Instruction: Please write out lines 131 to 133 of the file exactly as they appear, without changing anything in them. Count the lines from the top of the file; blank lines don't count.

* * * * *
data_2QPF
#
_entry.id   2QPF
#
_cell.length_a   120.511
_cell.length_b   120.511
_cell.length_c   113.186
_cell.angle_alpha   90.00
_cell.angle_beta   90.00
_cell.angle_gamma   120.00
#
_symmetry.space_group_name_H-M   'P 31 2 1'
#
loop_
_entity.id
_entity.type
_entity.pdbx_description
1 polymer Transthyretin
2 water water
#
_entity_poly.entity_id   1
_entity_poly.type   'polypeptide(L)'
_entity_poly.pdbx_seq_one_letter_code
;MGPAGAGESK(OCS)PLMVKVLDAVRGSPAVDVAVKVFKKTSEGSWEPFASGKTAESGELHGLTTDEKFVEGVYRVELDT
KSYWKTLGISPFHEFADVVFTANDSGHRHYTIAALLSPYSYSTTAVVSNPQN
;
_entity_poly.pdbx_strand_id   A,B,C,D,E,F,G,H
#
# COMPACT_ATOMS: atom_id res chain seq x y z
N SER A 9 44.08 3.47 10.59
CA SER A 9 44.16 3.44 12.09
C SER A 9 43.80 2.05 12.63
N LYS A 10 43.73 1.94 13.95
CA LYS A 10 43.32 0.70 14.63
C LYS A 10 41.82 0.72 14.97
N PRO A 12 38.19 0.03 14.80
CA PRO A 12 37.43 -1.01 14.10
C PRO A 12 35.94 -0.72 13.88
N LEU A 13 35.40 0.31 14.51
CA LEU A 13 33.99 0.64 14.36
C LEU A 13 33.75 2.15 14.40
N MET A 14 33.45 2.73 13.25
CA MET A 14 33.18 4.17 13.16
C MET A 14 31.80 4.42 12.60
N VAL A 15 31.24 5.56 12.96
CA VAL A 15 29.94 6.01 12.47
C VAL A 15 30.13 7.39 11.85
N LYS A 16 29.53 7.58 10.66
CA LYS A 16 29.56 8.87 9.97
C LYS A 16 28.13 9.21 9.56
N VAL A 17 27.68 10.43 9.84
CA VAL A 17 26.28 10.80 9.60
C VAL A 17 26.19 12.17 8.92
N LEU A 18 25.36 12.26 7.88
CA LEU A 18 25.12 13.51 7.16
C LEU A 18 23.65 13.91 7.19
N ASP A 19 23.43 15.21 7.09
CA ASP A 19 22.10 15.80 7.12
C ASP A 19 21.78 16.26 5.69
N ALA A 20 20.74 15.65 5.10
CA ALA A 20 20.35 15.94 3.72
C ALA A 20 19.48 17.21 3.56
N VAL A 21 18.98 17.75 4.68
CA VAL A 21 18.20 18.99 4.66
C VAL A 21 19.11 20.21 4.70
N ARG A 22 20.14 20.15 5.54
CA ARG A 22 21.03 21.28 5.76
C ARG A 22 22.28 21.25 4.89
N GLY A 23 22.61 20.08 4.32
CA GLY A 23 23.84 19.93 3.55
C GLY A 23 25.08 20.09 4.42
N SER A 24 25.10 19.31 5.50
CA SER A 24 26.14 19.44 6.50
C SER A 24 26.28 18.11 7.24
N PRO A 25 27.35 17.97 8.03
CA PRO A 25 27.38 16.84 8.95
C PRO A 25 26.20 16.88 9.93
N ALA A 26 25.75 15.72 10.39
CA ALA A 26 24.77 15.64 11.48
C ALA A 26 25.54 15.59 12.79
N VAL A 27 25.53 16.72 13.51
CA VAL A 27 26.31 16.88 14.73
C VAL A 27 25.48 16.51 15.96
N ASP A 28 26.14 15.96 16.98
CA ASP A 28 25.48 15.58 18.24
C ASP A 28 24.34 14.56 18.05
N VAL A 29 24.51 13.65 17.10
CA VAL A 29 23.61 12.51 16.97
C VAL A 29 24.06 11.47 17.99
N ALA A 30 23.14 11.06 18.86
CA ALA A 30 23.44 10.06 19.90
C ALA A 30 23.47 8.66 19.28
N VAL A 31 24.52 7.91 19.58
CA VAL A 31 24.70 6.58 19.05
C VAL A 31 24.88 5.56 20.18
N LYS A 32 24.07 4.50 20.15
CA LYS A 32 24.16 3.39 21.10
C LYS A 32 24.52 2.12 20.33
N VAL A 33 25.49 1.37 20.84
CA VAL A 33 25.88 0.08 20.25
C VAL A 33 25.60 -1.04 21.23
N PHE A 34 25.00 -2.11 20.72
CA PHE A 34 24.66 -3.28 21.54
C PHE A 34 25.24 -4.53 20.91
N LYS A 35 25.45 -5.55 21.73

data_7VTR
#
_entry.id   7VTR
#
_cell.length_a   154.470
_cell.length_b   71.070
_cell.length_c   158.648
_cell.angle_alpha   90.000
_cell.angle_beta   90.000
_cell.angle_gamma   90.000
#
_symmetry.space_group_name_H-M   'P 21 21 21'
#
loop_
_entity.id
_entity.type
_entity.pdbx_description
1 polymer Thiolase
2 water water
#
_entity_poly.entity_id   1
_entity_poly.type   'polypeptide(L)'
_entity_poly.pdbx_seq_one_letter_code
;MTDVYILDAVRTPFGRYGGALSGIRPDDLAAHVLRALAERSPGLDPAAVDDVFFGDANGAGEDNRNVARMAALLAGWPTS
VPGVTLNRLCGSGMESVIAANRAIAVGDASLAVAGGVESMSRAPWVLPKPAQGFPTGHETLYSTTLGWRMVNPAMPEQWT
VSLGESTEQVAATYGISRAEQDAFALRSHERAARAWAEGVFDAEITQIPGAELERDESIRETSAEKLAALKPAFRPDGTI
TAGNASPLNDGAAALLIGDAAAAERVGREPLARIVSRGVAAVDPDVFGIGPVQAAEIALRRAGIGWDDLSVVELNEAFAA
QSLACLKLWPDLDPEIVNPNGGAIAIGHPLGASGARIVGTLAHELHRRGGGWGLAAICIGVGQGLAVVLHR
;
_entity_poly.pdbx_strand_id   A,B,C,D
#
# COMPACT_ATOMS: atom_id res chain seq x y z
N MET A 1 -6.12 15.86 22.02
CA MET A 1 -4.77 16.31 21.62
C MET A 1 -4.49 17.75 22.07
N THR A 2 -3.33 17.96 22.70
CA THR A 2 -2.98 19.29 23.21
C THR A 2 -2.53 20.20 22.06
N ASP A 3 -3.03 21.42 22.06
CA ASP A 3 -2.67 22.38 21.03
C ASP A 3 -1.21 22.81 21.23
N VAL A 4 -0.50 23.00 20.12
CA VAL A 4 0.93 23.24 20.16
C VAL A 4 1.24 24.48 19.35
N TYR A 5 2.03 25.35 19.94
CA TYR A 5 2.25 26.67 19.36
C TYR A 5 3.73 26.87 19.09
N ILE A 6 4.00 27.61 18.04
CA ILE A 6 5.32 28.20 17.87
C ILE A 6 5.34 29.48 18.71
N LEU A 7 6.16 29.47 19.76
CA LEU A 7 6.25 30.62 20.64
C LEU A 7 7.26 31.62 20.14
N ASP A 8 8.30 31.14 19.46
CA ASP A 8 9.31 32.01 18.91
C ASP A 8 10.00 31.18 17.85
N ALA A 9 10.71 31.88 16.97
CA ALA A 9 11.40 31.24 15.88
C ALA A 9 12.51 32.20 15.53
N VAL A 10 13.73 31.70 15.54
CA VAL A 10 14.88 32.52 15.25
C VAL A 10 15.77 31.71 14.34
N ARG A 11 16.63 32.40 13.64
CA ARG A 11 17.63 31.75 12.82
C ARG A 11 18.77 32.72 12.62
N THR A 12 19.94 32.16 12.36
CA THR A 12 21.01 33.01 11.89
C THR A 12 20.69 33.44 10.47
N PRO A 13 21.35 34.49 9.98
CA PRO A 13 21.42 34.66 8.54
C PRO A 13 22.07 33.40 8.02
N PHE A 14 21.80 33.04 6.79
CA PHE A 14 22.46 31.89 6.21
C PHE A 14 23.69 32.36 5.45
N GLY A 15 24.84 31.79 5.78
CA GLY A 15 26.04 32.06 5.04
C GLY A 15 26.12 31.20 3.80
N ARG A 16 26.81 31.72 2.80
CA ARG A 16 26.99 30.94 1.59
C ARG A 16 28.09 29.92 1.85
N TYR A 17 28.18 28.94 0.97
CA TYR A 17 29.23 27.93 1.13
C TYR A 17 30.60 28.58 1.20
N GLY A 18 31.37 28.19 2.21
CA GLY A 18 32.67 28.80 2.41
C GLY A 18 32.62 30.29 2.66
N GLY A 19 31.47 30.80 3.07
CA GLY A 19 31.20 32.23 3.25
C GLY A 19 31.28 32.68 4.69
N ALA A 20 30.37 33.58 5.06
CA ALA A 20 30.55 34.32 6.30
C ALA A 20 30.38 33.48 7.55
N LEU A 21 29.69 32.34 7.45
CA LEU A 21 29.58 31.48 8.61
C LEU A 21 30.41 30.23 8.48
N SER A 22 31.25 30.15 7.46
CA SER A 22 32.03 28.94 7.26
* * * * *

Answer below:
VSLGESTEQVAATYGISRAEQDAFALRSHERAARAWAEGVFDAEITQIPGAELERDESIRETSAEKLAALKPAFRPDGTI
TAGNASPLNDGAAALLIGDAAAAERVGREPLARIVSRGVAAVDPDVFGIGPVQAAEIALRRAGIGWDDLSVVELNEAFAA
QSLACLKLWPDLDPEIVNPNGGAIAIGHPLGASGARIVGTLAHELHRRGGGWGLAAICIGVGQGLAVVLHR